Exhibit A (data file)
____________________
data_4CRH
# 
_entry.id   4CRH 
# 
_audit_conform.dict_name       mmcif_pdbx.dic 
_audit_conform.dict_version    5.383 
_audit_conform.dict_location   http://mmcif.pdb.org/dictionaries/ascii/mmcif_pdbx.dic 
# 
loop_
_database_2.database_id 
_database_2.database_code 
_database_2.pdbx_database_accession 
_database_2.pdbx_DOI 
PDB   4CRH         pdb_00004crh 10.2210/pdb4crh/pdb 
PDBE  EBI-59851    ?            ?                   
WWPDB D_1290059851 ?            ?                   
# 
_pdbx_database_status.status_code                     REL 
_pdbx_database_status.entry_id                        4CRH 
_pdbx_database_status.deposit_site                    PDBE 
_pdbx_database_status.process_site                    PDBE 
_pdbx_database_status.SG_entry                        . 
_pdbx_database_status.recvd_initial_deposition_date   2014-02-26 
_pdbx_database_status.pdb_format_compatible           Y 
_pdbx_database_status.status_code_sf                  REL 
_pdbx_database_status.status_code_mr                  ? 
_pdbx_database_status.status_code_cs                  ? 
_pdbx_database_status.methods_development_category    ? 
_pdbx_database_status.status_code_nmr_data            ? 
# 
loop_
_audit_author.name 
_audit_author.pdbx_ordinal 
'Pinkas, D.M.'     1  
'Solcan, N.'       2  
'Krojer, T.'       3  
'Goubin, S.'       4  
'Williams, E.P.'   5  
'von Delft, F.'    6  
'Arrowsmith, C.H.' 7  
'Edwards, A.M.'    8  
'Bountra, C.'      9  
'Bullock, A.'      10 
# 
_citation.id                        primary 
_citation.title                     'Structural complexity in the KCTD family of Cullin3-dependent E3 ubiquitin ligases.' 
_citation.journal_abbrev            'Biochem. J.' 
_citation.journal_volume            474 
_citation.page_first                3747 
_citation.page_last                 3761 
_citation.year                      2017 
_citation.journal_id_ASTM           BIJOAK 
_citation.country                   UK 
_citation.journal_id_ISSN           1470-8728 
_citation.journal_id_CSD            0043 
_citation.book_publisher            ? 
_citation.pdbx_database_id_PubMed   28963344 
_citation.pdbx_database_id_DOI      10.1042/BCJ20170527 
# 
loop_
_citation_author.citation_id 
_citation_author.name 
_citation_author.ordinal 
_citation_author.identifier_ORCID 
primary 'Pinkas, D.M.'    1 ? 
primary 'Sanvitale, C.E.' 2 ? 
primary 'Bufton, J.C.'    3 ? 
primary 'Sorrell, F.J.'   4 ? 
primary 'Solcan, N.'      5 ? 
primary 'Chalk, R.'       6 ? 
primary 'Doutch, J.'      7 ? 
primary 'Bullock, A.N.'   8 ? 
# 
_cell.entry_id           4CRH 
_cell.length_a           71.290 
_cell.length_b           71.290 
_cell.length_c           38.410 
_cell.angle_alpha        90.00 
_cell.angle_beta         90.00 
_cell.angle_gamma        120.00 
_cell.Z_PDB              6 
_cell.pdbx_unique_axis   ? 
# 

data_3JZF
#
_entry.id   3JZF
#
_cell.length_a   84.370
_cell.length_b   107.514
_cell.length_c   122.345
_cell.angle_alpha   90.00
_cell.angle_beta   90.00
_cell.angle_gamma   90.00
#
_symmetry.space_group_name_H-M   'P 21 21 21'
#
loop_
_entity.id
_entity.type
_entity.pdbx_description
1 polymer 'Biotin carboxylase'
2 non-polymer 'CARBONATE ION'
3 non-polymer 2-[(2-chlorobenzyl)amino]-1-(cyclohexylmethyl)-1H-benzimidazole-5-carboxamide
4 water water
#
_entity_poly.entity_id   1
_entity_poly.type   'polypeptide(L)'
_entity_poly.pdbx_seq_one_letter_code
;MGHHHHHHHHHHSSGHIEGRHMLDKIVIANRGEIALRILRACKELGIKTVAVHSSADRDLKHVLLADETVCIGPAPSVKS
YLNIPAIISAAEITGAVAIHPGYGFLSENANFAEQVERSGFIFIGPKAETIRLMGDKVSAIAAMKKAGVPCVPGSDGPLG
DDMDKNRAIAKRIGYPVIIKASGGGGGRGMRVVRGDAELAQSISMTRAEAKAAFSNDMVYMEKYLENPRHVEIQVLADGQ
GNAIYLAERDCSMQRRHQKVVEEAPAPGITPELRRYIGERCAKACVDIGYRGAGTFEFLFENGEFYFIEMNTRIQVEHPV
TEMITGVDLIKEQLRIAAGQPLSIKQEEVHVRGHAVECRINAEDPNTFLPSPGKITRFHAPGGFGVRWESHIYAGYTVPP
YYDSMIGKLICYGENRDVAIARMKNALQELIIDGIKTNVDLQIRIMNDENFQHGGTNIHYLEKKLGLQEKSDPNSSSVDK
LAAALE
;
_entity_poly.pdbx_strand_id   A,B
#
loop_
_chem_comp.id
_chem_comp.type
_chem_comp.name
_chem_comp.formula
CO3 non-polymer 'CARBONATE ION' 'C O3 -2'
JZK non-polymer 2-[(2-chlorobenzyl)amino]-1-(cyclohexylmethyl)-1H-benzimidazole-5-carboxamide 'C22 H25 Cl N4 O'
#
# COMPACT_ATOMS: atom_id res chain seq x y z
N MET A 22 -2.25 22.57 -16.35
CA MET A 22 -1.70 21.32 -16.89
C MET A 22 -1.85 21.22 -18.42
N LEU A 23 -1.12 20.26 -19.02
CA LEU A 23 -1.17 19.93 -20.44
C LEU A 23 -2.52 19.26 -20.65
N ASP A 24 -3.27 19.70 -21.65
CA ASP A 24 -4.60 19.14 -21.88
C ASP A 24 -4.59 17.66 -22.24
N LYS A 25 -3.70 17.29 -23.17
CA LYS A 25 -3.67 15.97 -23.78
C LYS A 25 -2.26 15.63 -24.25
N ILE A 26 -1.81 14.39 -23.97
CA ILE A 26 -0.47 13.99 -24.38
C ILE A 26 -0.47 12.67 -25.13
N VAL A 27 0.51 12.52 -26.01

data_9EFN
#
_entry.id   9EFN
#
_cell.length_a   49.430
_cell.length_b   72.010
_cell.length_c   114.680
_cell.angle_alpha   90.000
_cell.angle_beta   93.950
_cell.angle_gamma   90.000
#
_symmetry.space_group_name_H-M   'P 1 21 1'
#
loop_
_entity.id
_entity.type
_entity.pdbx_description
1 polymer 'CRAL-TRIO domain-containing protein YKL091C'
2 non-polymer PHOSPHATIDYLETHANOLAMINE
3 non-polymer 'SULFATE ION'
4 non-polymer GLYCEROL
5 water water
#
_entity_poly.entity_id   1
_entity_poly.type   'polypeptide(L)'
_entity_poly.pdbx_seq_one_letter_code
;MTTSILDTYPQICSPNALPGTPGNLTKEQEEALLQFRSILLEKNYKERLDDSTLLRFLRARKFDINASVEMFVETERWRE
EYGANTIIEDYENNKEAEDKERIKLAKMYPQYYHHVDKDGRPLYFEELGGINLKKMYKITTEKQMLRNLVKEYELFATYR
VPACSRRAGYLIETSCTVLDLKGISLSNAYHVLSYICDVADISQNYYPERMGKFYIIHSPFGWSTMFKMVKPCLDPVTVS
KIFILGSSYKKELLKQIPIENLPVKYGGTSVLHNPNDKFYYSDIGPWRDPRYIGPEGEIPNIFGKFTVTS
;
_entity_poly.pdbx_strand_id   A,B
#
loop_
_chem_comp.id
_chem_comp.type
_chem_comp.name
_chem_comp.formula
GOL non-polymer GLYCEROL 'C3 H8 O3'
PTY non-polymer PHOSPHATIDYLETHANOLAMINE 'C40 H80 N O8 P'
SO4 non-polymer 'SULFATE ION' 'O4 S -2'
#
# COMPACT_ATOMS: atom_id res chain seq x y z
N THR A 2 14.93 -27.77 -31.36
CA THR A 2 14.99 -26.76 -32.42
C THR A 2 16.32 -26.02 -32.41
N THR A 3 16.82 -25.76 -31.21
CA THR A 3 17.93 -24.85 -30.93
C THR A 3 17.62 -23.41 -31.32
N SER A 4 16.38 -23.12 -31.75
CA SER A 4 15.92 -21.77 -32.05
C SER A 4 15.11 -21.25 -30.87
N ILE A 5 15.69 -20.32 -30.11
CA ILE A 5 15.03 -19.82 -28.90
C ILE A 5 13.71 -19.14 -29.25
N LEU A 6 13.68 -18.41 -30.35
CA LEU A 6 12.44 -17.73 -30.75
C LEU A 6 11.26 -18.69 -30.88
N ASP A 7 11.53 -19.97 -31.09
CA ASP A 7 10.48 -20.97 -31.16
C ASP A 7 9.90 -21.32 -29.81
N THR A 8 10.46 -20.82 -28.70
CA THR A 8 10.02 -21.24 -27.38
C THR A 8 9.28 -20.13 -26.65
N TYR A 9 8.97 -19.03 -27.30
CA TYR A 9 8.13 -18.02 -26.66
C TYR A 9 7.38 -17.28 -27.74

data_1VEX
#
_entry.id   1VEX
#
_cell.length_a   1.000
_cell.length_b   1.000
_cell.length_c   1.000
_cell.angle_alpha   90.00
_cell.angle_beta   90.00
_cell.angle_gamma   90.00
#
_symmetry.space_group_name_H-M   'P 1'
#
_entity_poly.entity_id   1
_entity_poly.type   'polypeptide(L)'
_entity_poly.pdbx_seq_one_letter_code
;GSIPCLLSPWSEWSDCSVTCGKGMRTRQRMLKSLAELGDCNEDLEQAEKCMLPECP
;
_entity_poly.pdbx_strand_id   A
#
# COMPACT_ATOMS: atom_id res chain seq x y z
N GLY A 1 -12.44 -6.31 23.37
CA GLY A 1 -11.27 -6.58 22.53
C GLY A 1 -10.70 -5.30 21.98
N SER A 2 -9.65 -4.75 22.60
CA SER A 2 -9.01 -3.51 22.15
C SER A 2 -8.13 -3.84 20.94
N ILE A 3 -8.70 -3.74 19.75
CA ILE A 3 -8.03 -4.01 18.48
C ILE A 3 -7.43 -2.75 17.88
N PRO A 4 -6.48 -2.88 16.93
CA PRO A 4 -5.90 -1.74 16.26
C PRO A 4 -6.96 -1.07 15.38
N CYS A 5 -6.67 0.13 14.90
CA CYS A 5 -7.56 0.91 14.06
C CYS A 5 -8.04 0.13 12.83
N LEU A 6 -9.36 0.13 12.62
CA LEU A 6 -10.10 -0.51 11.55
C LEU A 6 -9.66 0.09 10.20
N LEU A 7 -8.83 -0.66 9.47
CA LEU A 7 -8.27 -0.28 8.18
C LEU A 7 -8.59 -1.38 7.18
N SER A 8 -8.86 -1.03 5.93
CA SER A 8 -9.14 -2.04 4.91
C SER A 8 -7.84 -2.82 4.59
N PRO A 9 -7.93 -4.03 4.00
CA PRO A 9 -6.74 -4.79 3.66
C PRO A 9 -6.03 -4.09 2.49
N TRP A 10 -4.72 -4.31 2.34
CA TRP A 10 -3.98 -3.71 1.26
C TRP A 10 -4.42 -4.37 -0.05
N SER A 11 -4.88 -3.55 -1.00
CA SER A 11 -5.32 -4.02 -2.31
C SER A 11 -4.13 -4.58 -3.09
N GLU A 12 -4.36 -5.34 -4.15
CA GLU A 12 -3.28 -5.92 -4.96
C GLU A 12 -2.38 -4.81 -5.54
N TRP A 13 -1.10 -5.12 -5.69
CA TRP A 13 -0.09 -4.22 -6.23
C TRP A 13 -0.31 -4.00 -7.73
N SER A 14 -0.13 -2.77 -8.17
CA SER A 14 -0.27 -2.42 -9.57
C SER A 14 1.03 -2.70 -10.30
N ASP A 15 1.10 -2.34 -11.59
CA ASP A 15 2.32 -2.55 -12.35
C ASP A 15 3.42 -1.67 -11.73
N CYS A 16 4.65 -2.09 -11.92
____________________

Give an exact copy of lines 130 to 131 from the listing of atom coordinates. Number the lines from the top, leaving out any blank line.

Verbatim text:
C MET A 22 -1.85 21.22 -18.42
N LEU A 23 -1.12 20.26 -19.02